Every day Poets & Writers Magazine scans the headlines—from publishing reports to academic announcements to literary dispatches—for all the news that creative writers need to know. Here are today’s stories.
Poet Rachel McKibbens has called out poet Ailey O’Toole for plagiarizing her work and passing off McKibbens’s experiences as her own. Several poets, including Hieu Minh Nguyen and Wanda Deglane, have also come forward and said O’Toole plagiarized their work; O’Toole’s forthcoming collection has been canceled. (Jezebel)
Meanwhile, Louis Menand considers literary hoaxes and the ethics of authorship. (New Yorker)
Maya C. Popa has been named the poetry reviews editor of Publishers Weekly; she succeeds Alex Crowley.
Last Thursday the Mystery Writers of America revoked the prize they had given author and former prosecutor Linda Fairstein after several members of the organization pointed out Fairstein’s role in the wrongful incarceration of five teenagers on charges of rape in 1989. (Hill)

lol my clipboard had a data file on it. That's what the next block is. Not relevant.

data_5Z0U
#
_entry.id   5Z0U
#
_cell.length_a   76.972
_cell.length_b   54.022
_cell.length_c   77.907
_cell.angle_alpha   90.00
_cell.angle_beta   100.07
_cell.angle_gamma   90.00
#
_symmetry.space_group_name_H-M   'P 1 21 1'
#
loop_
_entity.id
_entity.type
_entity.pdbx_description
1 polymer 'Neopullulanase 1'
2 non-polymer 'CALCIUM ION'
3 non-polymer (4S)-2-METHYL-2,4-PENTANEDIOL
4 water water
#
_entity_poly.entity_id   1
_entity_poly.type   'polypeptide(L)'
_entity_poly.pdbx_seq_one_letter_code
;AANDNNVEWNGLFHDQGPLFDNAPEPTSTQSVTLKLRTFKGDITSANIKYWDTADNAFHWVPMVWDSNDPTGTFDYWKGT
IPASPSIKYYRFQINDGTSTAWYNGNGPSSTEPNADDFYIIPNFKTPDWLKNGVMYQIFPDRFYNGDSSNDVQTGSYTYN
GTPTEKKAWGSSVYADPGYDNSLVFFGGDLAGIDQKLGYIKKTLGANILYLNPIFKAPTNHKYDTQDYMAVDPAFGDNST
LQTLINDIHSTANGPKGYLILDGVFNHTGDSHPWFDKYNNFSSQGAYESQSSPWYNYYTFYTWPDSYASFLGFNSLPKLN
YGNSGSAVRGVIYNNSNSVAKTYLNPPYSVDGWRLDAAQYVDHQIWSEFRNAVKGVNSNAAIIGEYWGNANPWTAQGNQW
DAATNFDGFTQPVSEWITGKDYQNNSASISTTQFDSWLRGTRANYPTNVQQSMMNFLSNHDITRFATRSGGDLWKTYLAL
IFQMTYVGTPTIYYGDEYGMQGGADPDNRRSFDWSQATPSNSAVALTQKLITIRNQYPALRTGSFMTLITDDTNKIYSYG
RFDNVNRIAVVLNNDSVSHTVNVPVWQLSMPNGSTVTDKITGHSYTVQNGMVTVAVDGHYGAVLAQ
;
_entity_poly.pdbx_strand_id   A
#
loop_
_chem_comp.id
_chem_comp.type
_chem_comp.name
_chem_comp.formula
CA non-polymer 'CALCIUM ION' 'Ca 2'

More than twenty writers, including Jonathan Franzen, Hilary Mantel, Yuval Noah Harari, and Ali Smith, weigh in on their favorite books of 2018. (Guardian)
Poet Jericho Brown interviews poet Tracy K. Smith about her role as U.S. poet laureate, the influence of motherhood on her work, and what she’s working on. (Believer)
Read “Far From Ordinary: A Profile of Tracy K. Smith” from the March/April 2015 issue of Poets & Writers.
“I strongly believe in creating our own opportunities in our own spaces so that we can cherish and uplift Black work and artistry across all genres in the literary space.” Glory Edim, the founder of Well-Read Black Girl, talks with NPR about her new anthology of work by Black women writers.
Well-Read Black Girl Finding Our Stories, Discovering Ourselves is one of the three anthologies featured in the latest installment of The Anthologist. (Poets & Writers)